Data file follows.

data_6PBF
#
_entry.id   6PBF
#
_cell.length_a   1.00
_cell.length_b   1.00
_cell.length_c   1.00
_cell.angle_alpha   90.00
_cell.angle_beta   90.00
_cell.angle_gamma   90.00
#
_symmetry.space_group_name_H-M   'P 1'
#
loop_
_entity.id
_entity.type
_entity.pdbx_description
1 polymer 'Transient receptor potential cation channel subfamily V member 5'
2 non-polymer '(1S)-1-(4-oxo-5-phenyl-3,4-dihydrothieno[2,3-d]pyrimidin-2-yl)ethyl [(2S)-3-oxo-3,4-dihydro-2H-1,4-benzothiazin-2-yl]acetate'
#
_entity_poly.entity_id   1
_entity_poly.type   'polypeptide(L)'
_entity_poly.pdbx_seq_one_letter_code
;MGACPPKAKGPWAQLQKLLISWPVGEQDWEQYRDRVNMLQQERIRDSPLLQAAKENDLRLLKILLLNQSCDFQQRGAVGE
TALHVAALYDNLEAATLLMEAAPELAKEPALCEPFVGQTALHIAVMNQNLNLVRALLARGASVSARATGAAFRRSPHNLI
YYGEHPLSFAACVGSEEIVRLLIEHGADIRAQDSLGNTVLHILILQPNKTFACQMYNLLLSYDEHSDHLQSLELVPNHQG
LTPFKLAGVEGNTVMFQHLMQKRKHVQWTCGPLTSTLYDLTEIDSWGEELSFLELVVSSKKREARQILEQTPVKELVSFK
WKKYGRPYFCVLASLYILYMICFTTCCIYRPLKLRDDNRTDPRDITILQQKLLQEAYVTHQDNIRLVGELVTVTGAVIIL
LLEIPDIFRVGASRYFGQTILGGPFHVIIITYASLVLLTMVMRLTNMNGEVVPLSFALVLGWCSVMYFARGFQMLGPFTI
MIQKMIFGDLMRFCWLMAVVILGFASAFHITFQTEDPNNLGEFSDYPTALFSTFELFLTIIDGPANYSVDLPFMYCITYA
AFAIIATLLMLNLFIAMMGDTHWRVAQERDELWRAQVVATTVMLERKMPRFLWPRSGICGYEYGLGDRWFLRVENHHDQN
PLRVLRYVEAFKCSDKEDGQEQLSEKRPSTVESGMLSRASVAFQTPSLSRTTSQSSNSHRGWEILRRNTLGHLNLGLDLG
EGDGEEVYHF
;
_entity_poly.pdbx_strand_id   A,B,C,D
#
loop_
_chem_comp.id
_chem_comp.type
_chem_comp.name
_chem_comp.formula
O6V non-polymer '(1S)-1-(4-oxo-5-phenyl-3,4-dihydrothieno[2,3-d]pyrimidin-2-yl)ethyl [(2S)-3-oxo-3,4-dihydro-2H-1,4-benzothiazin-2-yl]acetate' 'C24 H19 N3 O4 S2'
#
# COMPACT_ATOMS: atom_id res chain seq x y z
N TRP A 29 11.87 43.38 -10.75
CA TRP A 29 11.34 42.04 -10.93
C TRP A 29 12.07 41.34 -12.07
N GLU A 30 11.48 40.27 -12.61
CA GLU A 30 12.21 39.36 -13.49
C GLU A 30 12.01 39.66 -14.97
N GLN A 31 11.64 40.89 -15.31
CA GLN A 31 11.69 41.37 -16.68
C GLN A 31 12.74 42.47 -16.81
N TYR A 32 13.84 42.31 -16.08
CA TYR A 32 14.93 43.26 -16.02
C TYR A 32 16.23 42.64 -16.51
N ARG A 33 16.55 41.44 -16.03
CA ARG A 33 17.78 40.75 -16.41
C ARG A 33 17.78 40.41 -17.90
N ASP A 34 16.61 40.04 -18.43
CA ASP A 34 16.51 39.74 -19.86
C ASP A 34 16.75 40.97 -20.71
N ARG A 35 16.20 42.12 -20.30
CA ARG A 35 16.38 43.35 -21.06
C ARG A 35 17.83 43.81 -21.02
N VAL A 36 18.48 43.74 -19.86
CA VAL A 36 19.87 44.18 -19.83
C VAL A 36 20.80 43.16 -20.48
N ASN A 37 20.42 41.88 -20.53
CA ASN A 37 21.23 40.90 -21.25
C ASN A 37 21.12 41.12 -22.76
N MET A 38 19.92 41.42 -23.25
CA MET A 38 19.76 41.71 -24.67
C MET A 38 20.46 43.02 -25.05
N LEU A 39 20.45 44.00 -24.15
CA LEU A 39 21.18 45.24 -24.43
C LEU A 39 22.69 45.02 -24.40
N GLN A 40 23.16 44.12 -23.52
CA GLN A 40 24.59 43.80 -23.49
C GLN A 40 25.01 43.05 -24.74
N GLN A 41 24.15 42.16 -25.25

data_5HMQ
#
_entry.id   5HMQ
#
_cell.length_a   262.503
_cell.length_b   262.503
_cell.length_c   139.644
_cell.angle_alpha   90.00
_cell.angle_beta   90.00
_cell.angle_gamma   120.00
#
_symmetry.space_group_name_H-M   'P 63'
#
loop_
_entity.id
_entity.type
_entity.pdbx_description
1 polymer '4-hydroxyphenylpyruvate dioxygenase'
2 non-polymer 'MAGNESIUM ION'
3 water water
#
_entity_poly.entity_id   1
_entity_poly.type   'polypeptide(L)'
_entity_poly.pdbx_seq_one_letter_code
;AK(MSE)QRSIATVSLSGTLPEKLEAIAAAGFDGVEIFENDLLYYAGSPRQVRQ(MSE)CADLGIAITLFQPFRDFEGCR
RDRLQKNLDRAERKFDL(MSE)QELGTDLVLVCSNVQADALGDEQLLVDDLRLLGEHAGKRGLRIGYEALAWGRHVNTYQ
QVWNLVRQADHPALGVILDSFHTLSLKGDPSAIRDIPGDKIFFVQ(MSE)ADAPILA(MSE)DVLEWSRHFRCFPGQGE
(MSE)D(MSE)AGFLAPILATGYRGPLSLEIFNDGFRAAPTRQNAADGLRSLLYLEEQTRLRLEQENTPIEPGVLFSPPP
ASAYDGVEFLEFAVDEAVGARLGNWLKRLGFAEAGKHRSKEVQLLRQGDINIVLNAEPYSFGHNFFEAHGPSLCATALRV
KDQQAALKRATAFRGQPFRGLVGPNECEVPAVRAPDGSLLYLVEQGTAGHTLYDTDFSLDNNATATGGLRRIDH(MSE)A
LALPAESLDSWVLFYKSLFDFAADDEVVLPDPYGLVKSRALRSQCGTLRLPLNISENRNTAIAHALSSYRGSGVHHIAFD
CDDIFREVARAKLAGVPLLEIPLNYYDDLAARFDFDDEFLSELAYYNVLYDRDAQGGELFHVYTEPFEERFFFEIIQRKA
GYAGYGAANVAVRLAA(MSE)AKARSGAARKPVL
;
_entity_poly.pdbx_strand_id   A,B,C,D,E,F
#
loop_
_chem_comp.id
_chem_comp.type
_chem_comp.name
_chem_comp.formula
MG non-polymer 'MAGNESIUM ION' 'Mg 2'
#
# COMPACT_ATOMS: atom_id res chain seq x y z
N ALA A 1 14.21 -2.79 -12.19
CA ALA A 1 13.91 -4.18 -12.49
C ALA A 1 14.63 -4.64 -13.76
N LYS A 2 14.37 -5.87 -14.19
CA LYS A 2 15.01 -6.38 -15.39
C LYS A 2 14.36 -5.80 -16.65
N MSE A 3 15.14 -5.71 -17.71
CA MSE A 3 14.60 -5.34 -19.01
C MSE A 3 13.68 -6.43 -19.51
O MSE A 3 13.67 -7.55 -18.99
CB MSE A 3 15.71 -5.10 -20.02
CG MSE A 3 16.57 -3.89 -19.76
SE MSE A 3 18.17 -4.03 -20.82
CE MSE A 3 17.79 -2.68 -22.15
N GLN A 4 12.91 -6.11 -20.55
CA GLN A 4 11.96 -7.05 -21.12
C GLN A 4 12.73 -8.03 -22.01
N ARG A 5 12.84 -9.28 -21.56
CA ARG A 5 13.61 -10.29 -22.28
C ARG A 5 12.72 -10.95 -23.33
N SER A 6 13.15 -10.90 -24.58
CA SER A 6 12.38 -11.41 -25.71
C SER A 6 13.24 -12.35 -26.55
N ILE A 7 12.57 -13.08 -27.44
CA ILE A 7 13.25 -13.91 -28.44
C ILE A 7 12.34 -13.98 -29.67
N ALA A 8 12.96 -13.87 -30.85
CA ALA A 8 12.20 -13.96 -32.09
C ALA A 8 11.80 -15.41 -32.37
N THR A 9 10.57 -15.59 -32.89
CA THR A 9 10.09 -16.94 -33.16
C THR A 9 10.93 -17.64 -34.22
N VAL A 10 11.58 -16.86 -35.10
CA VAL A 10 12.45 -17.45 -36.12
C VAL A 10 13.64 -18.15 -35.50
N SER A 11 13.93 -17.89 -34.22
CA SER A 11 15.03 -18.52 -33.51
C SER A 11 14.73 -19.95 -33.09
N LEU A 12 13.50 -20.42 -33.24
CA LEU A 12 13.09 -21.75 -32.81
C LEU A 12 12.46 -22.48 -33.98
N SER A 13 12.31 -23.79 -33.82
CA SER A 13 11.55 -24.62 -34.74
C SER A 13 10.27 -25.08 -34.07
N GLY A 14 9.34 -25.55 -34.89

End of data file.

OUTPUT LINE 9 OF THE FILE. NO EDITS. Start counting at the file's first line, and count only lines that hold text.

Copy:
_cell.angle_beta   90.00